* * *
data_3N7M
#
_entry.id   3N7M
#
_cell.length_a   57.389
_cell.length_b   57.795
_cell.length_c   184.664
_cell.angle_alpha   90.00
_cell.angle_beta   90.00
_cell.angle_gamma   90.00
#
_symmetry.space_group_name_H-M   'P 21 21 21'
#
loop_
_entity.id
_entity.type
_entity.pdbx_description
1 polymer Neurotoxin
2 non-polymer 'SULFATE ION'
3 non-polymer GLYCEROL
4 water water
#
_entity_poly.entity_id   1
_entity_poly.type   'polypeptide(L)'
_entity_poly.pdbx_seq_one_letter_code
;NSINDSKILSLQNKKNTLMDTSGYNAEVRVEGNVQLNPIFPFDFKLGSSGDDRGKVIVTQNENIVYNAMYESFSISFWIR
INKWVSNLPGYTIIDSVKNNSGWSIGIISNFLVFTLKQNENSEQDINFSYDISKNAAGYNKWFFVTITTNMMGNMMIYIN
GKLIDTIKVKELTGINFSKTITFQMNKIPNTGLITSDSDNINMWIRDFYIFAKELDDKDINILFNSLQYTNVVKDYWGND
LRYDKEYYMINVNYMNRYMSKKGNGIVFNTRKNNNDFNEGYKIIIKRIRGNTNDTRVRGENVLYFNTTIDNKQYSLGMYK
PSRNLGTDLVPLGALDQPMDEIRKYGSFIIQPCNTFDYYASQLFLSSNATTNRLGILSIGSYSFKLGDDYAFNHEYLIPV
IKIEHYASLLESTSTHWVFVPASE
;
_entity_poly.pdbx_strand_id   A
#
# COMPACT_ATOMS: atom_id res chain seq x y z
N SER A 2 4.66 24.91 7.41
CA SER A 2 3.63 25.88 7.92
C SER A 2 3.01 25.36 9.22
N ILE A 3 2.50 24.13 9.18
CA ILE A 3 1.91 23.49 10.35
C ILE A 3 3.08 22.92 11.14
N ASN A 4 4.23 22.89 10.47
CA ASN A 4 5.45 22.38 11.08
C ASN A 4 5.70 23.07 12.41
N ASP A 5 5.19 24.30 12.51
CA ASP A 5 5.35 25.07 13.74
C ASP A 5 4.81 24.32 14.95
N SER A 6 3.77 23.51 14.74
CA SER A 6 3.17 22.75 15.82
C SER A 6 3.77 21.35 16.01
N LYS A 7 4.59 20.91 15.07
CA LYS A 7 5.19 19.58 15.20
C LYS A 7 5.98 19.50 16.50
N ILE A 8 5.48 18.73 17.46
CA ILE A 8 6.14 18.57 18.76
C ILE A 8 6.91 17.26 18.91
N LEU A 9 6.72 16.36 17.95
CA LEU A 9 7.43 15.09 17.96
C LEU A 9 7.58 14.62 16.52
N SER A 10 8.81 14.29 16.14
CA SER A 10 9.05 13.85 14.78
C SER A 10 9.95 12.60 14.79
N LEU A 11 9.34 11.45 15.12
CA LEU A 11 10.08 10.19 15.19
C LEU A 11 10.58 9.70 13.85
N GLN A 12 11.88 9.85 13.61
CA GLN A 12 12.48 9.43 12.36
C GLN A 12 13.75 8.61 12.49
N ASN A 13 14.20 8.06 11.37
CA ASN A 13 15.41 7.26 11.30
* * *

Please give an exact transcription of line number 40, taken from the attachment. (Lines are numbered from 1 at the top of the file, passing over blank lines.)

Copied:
CA ILE A 3 1.91 23.49 10.35